A car robbery was recently foiled in St. Louis, Mo., as the thief could not drive a stick shift. Similar reports occur fairly regularly, so it is safe to say that a manual transmission is an effective theft deterrent.
Manual foils car robbery
A great anti-theft device for cars might be an old and low-tech device compared to complicated alarm systems, namely a manual transmission.
According to AutoBlog, a man in St. Louis, Mo., was recently held up at gunpoint and instructed by the thief to move to the passenger seat and hand over any money he had. He handed over $24 and slid into the seat. When the carjacker got into the car, he discovered, to his dismay that it was a manual. The car’s owner then offered a ride home to the thief, who accepted and thanked the driver when they reached the destination.
Fewer manuals ergo fewer can drive them
A stick shift is a deterrent because fewer cars have them and, naturally, fewer people car drive them. According to Fox Business, only 6.7 percent of new car sales in 2010 were manual transmission-equipped cars, compared to 22.2 percent in 1990 and 34.6 percent in 1980. As fewer people are driving them, more instances occur of a manual transmission foiling a car theft.
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However, as a police officer quoted by Fox points out, the deterrent depends on the thief being a mechanical nincompoop. A manual is in neutral when parked, which means it can easily be pushed away from its parking spot. A thief that knows what they are doing, on the other hand, can easily make off with a vehicle.
Still funny to read about
Thieves foiled by manual transmissions still make for an entertaining read. For instance, according to Reuters UK, two teenagers approached a man outside a pizza restaurant in June, 2007, taking his wallet and car keys. However, due to the manual transmission, they could only operate the stereo. The police arrived while they were trying to figure out how to make the car work.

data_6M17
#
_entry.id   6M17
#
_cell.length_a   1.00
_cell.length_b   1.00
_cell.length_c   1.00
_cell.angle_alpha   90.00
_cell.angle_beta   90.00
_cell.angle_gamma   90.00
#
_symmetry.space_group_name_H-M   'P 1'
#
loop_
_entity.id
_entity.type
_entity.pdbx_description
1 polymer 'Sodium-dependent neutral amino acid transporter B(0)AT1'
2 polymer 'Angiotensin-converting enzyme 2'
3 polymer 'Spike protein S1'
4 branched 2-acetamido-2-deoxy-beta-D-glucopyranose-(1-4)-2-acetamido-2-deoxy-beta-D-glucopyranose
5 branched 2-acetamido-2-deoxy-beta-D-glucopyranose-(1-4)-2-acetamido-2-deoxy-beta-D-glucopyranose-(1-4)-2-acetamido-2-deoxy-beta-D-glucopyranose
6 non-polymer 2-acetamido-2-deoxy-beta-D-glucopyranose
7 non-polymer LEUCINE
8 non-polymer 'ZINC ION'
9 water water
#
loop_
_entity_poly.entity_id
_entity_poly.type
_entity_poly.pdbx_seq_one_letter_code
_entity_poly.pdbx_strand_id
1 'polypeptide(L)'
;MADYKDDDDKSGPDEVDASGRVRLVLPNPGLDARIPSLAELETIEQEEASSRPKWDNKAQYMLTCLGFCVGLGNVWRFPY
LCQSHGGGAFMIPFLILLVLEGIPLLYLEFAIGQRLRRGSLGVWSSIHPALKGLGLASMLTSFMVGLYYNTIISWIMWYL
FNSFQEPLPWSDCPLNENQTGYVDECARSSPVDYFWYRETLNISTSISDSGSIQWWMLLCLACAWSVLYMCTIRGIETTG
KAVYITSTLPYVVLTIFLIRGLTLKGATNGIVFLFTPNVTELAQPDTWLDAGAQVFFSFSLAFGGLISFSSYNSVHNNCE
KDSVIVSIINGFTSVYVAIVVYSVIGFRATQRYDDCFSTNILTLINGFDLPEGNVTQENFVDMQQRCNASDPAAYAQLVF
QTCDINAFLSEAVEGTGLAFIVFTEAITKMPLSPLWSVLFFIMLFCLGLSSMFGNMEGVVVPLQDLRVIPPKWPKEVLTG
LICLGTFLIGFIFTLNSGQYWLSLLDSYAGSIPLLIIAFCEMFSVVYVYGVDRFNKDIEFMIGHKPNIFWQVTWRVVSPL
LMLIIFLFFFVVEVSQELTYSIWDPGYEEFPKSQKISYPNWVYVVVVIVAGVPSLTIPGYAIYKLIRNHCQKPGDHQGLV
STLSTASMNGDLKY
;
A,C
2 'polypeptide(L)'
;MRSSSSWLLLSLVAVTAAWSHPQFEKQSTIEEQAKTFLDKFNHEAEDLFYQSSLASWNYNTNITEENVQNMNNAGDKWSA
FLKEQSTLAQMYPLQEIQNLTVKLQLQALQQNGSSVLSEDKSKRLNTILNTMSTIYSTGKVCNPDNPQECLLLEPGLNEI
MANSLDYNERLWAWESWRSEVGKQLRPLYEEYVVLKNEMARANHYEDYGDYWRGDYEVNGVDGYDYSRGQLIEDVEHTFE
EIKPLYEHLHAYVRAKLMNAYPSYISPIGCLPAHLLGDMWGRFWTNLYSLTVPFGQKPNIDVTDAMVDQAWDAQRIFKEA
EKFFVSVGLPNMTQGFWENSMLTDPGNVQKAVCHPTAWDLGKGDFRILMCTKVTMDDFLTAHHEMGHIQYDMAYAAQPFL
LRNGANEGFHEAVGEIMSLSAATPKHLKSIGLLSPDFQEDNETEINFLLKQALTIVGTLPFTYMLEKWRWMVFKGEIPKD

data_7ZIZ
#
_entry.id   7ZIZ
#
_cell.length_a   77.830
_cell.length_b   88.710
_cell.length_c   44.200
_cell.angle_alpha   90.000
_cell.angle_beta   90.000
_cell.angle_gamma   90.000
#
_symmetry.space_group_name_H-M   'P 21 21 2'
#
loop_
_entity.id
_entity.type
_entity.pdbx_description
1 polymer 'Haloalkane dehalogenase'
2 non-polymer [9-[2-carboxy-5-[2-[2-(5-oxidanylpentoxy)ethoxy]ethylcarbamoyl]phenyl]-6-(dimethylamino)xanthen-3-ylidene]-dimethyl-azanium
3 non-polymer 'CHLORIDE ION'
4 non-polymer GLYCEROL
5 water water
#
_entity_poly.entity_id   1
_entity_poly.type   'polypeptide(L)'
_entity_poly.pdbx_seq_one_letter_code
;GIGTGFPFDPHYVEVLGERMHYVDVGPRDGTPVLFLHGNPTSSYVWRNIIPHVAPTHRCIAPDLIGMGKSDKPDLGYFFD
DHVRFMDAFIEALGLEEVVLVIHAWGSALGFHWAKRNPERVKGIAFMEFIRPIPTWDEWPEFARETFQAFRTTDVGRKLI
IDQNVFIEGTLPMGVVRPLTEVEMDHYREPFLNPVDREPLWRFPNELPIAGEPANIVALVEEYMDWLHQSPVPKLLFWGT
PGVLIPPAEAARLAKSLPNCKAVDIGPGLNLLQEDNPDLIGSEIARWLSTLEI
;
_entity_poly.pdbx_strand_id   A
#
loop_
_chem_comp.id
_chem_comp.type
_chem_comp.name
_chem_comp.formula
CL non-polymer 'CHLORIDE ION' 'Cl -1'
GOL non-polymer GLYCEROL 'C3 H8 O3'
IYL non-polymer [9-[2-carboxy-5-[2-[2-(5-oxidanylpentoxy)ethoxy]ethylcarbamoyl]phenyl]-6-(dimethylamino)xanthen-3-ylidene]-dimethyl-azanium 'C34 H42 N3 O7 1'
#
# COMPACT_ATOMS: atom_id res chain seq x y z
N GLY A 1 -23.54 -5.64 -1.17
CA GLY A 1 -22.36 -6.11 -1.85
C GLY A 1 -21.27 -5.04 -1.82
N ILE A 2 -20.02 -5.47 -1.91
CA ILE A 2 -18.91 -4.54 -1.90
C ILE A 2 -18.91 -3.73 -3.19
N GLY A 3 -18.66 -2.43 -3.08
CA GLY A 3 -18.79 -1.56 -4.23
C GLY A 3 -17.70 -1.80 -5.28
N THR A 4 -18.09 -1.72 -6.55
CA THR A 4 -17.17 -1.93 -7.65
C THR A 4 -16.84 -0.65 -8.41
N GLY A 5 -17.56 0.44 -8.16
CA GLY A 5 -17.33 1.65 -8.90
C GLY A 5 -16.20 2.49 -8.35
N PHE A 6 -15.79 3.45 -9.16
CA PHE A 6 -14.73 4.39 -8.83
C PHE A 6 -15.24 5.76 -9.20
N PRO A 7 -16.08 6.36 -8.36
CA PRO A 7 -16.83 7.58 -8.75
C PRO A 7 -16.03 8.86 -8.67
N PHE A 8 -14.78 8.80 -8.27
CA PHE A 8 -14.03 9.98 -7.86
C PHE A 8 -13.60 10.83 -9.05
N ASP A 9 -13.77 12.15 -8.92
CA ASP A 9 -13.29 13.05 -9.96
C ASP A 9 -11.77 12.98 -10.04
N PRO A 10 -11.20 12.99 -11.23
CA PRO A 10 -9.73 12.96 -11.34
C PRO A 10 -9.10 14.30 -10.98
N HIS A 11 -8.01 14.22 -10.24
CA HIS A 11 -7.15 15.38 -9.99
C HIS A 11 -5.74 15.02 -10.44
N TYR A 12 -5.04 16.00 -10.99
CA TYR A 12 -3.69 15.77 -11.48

In 2008, according to Inside Line, one Frank Singleton tried to rob a woman of her Nissan 350ZX outside the jail he had just been released from in West Palm Beach, Fla., but couldn’t drive a manual. Singleton was arrested in the parking lot and was booked on the felony charge of car theft. His previous charge was only a misdemeanor. Singleton, according to the University of Kansas City-Missouri newspaper, was sentenced to six years in prison.
In May 2010, According to Crime Voice, a California crime news website, two thieves were twice foiled by the manual transmission in the same car in two days. The pair stole the car on Thursday, May 20, abandoning it three blocks away when they couldn’t drive the manual. The car was recovered by the owner the next day, only to find the thieves failing to get it in gear again later that night. They were arrested and charged with car theft.
Inside Line: http://blogs.insideline.com/straightline/2008/03/stick-shift–car-theft-deterrent.html
Crime Voice: http://crimevoice.com/santa-barbara-duo-bungles-car-theft-%E2%80%94-twice-3692/